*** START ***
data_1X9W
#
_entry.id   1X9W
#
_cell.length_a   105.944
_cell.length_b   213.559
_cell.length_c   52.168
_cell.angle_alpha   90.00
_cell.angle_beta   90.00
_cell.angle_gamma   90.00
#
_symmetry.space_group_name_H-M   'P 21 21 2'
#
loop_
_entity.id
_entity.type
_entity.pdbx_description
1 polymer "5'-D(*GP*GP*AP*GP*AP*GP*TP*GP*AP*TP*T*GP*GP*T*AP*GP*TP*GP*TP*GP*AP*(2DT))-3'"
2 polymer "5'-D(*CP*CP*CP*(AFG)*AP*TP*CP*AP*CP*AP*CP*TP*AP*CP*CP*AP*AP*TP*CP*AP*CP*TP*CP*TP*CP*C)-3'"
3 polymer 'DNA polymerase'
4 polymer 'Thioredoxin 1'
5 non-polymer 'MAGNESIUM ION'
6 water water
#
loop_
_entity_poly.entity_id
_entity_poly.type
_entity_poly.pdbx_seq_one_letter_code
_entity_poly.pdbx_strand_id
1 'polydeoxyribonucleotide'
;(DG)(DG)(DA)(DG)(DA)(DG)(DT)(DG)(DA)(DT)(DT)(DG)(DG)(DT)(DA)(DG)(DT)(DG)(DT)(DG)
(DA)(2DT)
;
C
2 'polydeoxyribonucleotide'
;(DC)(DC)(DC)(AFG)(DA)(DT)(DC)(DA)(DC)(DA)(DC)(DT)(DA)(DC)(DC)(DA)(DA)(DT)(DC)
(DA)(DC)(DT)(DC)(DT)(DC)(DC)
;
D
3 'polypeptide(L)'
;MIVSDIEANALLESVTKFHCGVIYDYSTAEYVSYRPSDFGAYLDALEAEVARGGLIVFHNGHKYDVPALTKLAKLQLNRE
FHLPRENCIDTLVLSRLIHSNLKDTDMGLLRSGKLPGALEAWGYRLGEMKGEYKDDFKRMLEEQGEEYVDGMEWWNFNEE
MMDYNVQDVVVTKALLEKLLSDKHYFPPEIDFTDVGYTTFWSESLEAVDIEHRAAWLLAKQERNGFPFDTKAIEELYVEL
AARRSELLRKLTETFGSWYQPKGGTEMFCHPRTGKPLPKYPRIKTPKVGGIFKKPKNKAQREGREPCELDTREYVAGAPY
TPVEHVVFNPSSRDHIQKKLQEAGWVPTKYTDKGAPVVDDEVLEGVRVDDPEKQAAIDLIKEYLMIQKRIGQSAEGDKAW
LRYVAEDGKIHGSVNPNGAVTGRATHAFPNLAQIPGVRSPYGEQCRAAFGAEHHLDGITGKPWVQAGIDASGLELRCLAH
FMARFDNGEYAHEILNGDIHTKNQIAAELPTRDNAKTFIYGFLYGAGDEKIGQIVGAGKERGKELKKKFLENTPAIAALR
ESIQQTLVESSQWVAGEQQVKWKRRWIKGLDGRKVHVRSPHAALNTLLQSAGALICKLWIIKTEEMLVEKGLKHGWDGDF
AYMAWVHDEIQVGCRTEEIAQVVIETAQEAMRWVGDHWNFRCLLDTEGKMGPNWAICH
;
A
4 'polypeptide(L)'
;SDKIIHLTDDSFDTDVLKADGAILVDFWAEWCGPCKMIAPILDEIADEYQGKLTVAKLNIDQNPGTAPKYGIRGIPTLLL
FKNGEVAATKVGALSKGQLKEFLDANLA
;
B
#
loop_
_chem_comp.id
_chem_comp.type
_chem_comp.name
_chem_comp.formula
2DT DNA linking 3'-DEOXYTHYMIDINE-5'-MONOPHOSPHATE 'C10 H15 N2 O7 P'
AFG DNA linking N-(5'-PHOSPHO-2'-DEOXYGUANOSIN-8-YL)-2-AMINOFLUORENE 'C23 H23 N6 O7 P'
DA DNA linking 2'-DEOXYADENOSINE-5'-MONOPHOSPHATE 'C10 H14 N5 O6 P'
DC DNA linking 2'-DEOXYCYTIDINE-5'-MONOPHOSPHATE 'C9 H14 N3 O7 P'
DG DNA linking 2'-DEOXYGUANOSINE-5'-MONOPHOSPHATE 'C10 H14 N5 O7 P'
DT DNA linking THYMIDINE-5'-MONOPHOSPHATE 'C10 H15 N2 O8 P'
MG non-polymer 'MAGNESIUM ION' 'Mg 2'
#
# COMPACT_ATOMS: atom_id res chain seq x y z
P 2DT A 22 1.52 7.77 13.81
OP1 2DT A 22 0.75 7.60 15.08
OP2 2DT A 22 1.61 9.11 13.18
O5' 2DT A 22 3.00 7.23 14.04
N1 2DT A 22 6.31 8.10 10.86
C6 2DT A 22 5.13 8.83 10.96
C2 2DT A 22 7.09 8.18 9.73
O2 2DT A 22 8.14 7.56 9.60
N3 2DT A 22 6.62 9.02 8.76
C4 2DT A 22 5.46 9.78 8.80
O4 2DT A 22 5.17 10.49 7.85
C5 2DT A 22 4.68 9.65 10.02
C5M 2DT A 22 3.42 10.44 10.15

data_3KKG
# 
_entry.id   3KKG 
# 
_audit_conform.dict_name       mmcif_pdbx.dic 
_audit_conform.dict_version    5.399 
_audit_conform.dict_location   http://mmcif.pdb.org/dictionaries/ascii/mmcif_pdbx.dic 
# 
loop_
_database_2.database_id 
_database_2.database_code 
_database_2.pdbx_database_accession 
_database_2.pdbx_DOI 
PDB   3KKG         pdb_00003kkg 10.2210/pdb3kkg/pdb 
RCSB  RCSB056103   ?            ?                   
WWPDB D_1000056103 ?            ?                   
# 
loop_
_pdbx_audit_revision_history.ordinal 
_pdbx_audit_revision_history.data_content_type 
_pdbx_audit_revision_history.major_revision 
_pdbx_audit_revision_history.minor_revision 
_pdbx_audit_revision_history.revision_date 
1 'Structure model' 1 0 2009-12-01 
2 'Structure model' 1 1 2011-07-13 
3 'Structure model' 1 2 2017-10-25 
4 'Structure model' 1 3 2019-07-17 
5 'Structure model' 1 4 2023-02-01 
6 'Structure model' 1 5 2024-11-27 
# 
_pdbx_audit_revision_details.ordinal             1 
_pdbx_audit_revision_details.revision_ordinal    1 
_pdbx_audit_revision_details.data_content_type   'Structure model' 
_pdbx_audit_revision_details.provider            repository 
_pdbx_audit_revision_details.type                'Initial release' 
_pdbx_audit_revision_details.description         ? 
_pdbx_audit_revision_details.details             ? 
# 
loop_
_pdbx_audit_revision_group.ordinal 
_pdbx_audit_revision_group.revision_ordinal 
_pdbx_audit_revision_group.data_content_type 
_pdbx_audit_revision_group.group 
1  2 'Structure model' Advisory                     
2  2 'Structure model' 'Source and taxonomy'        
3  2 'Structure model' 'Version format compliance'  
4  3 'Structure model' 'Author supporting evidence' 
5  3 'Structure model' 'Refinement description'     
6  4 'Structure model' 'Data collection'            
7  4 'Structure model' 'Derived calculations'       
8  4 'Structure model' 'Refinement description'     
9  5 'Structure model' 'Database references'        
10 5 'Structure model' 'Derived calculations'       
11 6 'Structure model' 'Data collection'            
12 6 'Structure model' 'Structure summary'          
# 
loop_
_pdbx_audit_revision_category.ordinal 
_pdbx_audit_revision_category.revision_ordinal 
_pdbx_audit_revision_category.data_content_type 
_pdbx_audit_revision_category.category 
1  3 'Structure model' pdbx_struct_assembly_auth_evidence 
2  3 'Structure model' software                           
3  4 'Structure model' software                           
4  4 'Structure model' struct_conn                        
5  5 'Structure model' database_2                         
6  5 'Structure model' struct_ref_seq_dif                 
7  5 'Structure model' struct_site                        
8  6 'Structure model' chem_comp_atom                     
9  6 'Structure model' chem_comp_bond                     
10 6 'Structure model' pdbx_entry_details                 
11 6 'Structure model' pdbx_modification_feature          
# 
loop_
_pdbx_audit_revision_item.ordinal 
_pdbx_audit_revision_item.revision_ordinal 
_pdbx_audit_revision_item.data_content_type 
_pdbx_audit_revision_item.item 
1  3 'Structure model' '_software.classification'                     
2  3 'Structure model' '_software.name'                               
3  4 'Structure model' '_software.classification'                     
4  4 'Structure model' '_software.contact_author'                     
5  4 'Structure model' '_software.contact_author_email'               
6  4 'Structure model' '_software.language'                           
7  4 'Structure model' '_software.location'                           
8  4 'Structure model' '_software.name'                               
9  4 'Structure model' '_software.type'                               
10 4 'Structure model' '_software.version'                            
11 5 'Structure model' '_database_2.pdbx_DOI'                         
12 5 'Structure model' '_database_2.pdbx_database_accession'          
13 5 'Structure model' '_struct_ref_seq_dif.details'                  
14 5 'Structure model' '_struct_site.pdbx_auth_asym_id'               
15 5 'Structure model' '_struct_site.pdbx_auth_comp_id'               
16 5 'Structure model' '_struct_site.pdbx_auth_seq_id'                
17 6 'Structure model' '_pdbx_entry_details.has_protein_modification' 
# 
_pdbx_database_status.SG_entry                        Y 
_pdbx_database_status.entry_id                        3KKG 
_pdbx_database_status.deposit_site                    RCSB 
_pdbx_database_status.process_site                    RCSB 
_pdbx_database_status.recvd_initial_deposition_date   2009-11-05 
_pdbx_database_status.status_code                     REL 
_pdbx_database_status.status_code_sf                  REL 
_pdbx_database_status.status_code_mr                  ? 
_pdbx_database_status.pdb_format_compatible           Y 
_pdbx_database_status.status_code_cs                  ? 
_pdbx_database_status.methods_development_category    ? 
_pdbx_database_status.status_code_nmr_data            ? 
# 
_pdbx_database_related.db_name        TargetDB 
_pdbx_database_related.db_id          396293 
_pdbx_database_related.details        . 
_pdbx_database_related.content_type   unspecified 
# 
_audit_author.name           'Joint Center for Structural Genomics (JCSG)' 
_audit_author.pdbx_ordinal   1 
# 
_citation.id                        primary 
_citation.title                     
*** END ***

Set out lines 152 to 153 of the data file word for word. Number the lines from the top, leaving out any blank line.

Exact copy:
7  5 'Structure model' struct_site                        
8  6 'Structure model' chem_comp_atom                     